Aspirin use is associated with a significantly decreased risk of prostate cancer, with the greatest reduction in risk found with daily use of low doses of the drug, according to researchers.

A team led by Janet L. Stanford, MD, MPH, of the Fred Hutchinson Cancer Research Center in Seattle, conducted a population-based case-control study that included 1,001 patients diagnosed with prostate cancer and 942 age-matched controls from King County, Washington. Current aspirin users had a significant 21% decreased risk of prostate cancer compared with nonusers, Dr. Stanford and her colleagues reported online in the American Journal of Epidemiology. Subjects who used aspirin for more than five years had a significant 24% decreased risk. Daily use of low-dose aspirin was associated with a significant 29% decreased risk.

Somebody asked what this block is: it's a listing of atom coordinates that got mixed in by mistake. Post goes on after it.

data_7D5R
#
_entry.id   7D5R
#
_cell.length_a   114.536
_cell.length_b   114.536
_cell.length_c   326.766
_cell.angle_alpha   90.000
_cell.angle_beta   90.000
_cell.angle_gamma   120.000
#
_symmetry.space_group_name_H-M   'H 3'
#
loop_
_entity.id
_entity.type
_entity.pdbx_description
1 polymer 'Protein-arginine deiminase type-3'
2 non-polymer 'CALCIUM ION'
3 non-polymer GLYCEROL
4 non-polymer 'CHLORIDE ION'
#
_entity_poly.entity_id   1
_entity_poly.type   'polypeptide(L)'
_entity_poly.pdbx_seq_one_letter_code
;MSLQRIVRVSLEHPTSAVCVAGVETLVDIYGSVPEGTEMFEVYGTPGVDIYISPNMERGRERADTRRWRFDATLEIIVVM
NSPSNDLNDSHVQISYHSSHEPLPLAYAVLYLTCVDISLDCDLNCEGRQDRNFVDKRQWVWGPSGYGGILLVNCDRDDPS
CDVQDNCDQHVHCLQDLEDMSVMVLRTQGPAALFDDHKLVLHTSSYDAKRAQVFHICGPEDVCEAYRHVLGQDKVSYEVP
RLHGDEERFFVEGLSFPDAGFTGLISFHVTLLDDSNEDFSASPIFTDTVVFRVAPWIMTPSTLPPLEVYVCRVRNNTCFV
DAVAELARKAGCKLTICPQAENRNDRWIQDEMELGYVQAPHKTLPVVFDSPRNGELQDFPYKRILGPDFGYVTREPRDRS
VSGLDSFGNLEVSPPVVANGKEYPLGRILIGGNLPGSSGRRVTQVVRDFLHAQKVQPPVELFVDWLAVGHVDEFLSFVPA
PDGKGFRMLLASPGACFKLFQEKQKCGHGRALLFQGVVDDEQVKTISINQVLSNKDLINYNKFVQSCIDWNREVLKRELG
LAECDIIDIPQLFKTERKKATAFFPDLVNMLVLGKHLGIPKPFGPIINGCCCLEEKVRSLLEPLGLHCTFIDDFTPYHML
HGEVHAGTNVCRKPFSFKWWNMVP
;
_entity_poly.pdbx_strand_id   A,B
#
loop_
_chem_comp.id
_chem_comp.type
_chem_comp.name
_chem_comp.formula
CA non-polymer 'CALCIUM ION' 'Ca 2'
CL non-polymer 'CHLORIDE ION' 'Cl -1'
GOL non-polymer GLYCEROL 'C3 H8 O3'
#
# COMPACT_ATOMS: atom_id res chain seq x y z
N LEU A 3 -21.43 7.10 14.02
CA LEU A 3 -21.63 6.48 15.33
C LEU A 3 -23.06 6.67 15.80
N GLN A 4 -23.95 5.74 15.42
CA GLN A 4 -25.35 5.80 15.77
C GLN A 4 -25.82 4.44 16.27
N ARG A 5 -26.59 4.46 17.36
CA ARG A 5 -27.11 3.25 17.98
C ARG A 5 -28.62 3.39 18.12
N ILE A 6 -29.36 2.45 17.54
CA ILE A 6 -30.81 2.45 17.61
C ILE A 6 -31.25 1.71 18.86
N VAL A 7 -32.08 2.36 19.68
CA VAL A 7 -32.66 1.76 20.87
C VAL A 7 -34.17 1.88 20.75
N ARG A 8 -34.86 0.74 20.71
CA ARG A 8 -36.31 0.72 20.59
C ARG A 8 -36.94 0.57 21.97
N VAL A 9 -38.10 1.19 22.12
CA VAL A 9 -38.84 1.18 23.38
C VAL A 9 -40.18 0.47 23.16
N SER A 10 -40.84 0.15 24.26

The investigators observed no link between prostate cancer risk and the use of acetaminophen or nonsteroidal anti-inflammatory drugs (NSAIDs) other than aspirin.

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The significant inverse association between prostate cancer risk and use of aspirin provides additional support for the role of inflammation in the development of this cancer, the researchers observed. If aspirin delays the onset or progression of prostate cancer through its anti-inflammatory activities, then the drug may offer another agent to be tested in prevention trials, they added.

“Aspirin is a widely used and inexpensive medication, and the potential public health implications of an effective chemopreventive agent for prostate cancer ar considerable,” the investigators concluded.